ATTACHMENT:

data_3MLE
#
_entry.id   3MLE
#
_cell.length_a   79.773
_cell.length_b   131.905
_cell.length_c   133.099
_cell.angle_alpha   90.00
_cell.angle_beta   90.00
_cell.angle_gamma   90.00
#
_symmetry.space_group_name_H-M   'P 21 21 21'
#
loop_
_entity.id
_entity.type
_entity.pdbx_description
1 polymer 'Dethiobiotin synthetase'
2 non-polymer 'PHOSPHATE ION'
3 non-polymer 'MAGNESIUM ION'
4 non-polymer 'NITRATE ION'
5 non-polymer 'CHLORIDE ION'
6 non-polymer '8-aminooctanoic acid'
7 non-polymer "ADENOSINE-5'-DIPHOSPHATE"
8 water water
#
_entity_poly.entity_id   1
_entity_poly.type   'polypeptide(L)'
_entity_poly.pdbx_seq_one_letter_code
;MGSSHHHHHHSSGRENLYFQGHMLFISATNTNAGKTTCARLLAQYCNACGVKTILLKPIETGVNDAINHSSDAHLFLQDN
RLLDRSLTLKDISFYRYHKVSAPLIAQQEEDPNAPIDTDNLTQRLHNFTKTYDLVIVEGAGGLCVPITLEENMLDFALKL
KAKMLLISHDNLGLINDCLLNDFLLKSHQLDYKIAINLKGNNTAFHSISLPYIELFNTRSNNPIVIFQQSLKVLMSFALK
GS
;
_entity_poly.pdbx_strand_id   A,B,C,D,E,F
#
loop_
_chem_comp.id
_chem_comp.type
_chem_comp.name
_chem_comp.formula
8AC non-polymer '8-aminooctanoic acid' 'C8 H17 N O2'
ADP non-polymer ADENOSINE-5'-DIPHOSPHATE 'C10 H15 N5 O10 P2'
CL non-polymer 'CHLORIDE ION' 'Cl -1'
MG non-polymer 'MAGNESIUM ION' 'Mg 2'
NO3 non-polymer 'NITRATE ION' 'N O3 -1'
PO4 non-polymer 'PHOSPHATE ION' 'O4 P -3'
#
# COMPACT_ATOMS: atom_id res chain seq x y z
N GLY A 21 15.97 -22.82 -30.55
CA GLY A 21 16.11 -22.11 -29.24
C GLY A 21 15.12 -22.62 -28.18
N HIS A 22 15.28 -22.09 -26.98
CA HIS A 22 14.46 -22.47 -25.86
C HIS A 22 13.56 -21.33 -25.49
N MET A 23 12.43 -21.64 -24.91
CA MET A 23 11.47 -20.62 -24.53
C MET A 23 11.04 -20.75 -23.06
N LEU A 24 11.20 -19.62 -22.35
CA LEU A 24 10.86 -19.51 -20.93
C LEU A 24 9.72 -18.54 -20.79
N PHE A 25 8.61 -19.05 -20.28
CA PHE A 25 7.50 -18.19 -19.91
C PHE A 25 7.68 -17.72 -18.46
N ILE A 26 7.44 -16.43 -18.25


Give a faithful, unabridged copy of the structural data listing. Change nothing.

data_3MLE
#
_entry.id   3MLE
#
_cell.length_a   79.773
_cell.length_b   131.905
_cell.length_c   133.099
_cell.angle_alpha   90.00
_cell.angle_beta   90.00
_cell.angle_gamma   90.00
#
_symmetry.space_group_name_H-M   'P 21 21 21'
#
loop_
_entity.id
_entity.type
_entity.pdbx_description
1 polymer 'Dethiobiotin synthetase'
2 non-polymer 'PHOSPHATE ION'
3 non-polymer 'MAGNESIUM ION'
4 non-polymer 'NITRATE ION'
5 non-polymer 'CHLORIDE ION'
6 non-polymer '8-aminooctanoic acid'
7 non-polymer "ADENOSINE-5'-DIPHOSPHATE"
8 water water
#
_entity_poly.entity_id   1
_entity_poly.type   'polypeptide(L)'
_entity_poly.pdbx_seq_one_letter_code
;MGSSHHHHHHSSGRENLYFQGHMLFISATNTNAGKTTCARLLAQYCNACGVKTILLKPIETGVNDAINHSSDAHLFLQDN
RLLDRSLTLKDISFYRYHKVSAPLIAQQEEDPNAPIDTDNLTQRLHNFTKTYDLVIVEGAGGLCVPITLEENMLDFALKL
KAKMLLISHDNLGLINDCLLNDFLLKSHQLDYKIAINLKGNNTAFHSISLPYIELFNTRSNNPIVIFQQSLKVLMSFALK
GS
;
_entity_poly.pdbx_strand_id   A,B,C,D,E,F
#
loop_
_chem_comp.id
_chem_comp.type
_chem_comp.name
_chem_comp.formula
8AC non-polymer '8-aminooctanoic acid' 'C8 H17 N O2'
ADP non-polymer ADENOSINE-5'-DIPHOSPHATE 'C10 H15 N5 O10 P2'
CL non-polymer 'CHLORIDE ION' 'Cl -1'
MG non-polymer 'MAGNESIUM ION' 'Mg 2'
NO3 non-polymer 'NITRATE ION' 'N O3 -1'
PO4 non-polymer 'PHOSPHATE ION' 'O4 P -3'
#
# COMPACT_ATOMS: atom_id res chain seq x y z
N GLY A 21 15.97 -22.82 -30.55
CA GLY A 21 16.11 -22.11 -29.24
C GLY A 21 15.12 -22.62 -28.18
N HIS A 22 15.28 -22.09 -26.98
CA HIS A 22 14.46 -22.47 -25.86
C HIS A 22 13.56 -21.33 -25.49
N MET A 23 12.43 -21.64 -24.91
CA MET A 23 11.47 -20.62 -24.53
C MET A 23 11.04 -20.75 -23.06
N LEU A 24 11.20 -19.62 -22.35
CA LEU A 24 10.86 -19.51 -20.93
C LEU A 24 9.72 -18.54 -20.79
N PHE A 25 8.61 -19.05 -20.28
CA PHE A 25 7.50 -18.19 -19.91
C PHE A 25 7.68 -17.72 -18.46
N ILE A 26 7.44 -16.43 -18.25